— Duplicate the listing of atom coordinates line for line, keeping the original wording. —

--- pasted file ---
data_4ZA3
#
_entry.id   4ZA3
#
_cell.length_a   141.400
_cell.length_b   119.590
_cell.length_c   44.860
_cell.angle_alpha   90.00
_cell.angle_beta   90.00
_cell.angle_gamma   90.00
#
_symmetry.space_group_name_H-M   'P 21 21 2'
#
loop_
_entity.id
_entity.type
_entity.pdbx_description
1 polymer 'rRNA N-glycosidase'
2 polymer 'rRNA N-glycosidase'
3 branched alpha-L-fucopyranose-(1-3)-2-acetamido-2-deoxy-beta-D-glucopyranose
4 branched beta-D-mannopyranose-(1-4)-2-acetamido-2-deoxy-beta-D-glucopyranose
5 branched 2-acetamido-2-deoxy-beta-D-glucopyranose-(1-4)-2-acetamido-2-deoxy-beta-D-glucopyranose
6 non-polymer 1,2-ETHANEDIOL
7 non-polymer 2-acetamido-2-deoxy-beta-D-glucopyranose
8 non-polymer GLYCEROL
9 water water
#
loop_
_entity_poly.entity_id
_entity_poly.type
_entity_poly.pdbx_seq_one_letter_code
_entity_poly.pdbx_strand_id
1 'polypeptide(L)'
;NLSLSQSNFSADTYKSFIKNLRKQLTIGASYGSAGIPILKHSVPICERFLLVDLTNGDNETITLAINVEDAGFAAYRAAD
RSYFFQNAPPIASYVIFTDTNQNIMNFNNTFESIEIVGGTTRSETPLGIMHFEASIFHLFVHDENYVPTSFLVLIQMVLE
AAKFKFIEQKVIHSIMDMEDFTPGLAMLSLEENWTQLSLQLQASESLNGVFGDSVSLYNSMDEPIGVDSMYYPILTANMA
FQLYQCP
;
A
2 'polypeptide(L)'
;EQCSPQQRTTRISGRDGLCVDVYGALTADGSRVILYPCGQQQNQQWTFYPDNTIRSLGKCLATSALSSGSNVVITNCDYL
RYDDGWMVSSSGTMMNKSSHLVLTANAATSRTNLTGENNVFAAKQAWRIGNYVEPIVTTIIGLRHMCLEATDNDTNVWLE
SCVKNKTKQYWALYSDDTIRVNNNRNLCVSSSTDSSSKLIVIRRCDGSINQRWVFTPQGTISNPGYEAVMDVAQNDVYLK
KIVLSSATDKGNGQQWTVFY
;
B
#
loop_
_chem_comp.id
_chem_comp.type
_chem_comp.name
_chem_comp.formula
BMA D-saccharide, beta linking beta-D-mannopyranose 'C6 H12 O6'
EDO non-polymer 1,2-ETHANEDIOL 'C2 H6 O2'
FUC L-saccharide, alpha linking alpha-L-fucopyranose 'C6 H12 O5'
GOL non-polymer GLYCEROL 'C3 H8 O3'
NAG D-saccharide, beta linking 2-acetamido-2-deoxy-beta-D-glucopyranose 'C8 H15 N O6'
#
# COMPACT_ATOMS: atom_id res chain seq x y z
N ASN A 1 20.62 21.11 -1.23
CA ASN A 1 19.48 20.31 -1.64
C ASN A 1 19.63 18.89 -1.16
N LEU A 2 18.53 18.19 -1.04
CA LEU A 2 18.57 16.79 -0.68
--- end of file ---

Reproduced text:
data_4ZA3
#
_entry.id   4ZA3
#
_cell.length_a   141.400
_cell.length_b   119.590
_cell.length_c   44.860
_cell.angle_alpha   90.00
_cell.angle_beta   90.00
_cell.angle_gamma   90.00
#
_symmetry.space_group_name_H-M   'P 21 21 2'
#
loop_
_entity.id
_entity.type
_entity.pdbx_description
1 polymer 'rRNA N-glycosidase'
2 polymer 'rRNA N-glycosidase'
3 branched alpha-L-fucopyranose-(1-3)-2-acetamido-2-deoxy-beta-D-glucopyranose
4 branched beta-D-mannopyranose-(1-4)-2-acetamido-2-deoxy-beta-D-glucopyranose
5 branched 2-acetamido-2-deoxy-beta-D-glucopyranose-(1-4)-2-acetamido-2-deoxy-beta-D-glucopyranose
6 non-polymer 1,2-ETHANEDIOL
7 non-polymer 2-acetamido-2-deoxy-beta-D-glucopyranose
8 non-polymer GLYCEROL
9 water water
#
loop_
_entity_poly.entity_id
_entity_poly.type
_entity_poly.pdbx_seq_one_letter_code
_entity_poly.pdbx_strand_id
1 'polypeptide(L)'
;NLSLSQSNFSADTYKSFIKNLRKQLTIGASYGSAGIPILKHSVPICERFLLVDLTNGDNETITLAINVEDAGFAAYRAAD
RSYFFQNAPPIASYVIFTDTNQNIMNFNNTFESIEIVGGTTRSETPLGIMHFEASIFHLFVHDENYVPTSFLVLIQMVLE
AAKFKFIEQKVIHSIMDMEDFTPGLAMLSLEENWTQLSLQLQASESLNGVFGDSVSLYNSMDEPIGVDSMYYPILTANMA
FQLYQCP
;
A
2 'polypeptide(L)'
;EQCSPQQRTTRISGRDGLCVDVYGALTADGSRVILYPCGQQQNQQWTFYPDNTIRSLGKCLATSALSSGSNVVITNCDYL
RYDDGWMVSSSGTMMNKSSHLVLTANAATSRTNLTGENNVFAAKQAWRIGNYVEPIVTTIIGLRHMCLEATDNDTNVWLE
SCVKNKTKQYWALYSDDTIRVNNNRNLCVSSSTDSSSKLIVIRRCDGSINQRWVFTPQGTISNPGYEAVMDVAQNDVYLK
KIVLSSATDKGNGQQWTVFY
;
B
#
loop_
_chem_comp.id
_chem_comp.type
_chem_comp.name
_chem_comp.formula
BMA D-saccharide, beta linking beta-D-mannopyranose 'C6 H12 O6'
EDO non-polymer 1,2-ETHANEDIOL 'C2 H6 O2'
FUC L-saccharide, alpha linking alpha-L-fucopyranose 'C6 H12 O5'
GOL non-polymer GLYCEROL 'C3 H8 O3'
NAG D-saccharide, beta linking 2-acetamido-2-deoxy-beta-D-glucopyranose 'C8 H15 N O6'
#
# COMPACT_ATOMS: atom_id res chain seq x y z
N ASN A 1 20.62 21.11 -1.23
CA ASN A 1 19.48 20.31 -1.64
C ASN A 1 19.63 18.89 -1.16
N LEU A 2 18.53 18.19 -1.04
CA LEU A 2 18.57 16.79 -0.68